Traditionally, opiates have been prescribed only for short term pain. Using them over the long haul labeled patients as a 'drug addict'. But recent studies turn that thinking on its head. We now know patients who use opiates to deaden pain do not get high, and fewer than two in a hundred become addicted. Additionally, opiates are virtually harmless to internal organs -- unlike aspirin, Tylenol and ibuprofen which can damage the stomach, liver and kidneys. Most important, patients lucky enough to get sufficient opiates to truly make the pain disappear are often able to forget about suicide and actually get back to life.

At the moment the lawmen clearly have the upper hand. By publicly terrorizing pain specialists like Dr. Fisher, they are forcing the medical profession to abandon the most effective painkillers we've ever known. As a consequence one American in ten may be living with chronic pain when relief should be just a phone call away. Those ranks, however, are about to swell dramatically as the Boomers hit their 60s. The betting is that this huge demographic wave is going to alter the political scenery on pain management just as they have transformed everything else in their path.

Its about time. As Dr. David Brushwood, professor of pharmacy at the University of Florida puts it, "Interference in medical practice by a federal agency is intolerable. If the agency insists on an approach to diversion prevention that misunderstands medical practice and victimizes pain patients, it has outlived its usefulness."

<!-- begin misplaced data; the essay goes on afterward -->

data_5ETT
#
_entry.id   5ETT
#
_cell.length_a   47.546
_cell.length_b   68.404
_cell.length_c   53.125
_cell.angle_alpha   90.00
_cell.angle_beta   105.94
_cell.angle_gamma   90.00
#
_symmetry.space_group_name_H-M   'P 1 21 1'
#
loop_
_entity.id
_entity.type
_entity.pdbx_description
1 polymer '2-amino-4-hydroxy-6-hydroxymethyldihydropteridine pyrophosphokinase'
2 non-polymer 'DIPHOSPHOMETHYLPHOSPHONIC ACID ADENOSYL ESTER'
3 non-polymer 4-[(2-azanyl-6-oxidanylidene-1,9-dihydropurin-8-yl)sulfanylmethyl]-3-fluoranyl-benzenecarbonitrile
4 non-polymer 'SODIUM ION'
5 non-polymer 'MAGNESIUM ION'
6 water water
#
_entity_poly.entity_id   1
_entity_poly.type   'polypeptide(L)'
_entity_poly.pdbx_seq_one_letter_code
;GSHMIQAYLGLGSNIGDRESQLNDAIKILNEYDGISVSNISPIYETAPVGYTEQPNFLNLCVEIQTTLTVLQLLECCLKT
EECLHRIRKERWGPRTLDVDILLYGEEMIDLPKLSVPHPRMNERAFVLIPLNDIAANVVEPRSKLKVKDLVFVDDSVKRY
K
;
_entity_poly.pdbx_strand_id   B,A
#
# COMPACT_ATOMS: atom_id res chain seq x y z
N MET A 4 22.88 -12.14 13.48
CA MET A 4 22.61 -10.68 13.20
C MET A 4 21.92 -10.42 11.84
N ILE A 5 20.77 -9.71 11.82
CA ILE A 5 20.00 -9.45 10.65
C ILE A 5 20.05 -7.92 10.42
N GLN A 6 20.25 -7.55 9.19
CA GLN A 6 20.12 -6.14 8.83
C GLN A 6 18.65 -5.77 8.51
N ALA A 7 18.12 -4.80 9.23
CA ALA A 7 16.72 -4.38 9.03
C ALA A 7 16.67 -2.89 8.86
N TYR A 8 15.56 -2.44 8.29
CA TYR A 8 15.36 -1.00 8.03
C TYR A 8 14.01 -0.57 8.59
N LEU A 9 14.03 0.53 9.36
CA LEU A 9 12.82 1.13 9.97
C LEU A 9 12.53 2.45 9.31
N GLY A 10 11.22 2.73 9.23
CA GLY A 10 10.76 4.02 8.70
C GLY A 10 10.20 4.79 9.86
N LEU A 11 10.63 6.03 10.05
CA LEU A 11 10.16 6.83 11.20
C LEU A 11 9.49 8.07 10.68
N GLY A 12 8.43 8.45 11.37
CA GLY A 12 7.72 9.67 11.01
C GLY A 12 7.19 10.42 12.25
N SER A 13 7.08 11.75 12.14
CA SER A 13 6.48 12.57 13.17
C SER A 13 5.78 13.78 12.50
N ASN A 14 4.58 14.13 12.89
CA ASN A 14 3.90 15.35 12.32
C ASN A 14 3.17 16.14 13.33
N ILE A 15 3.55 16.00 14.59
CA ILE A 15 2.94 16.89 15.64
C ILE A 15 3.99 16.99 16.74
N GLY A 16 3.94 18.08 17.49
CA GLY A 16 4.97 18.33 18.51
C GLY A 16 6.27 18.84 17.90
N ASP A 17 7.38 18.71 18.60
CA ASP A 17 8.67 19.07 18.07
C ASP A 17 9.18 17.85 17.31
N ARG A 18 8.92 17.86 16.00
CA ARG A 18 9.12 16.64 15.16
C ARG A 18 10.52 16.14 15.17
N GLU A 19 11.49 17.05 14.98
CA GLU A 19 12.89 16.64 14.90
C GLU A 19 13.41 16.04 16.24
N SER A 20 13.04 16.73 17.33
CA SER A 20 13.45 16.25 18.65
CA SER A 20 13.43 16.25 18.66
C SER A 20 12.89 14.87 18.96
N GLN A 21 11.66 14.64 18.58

For the latest drug war news, visit our friends and allies below

We are careful not to duplicate the efforts of other organizations, and as a grassroots coalition of prisoners and social reformers, our resources (time and money) are limited. The vast expertise and scope of the various drug reform organizations will enable you to stay informed on the ever-changing, many-faceted aspects of the movement. Our colleagues in reform also give the latest drug war news. Please check their websites often.

The Drug Policy Alliance
Drug Reform Coordination Network
Drug Sense and The Media Awareness Project

Working to end drug war injustice

Meet the People Behind The U.S. Sentencing Guidelines

Questions or problems? Contact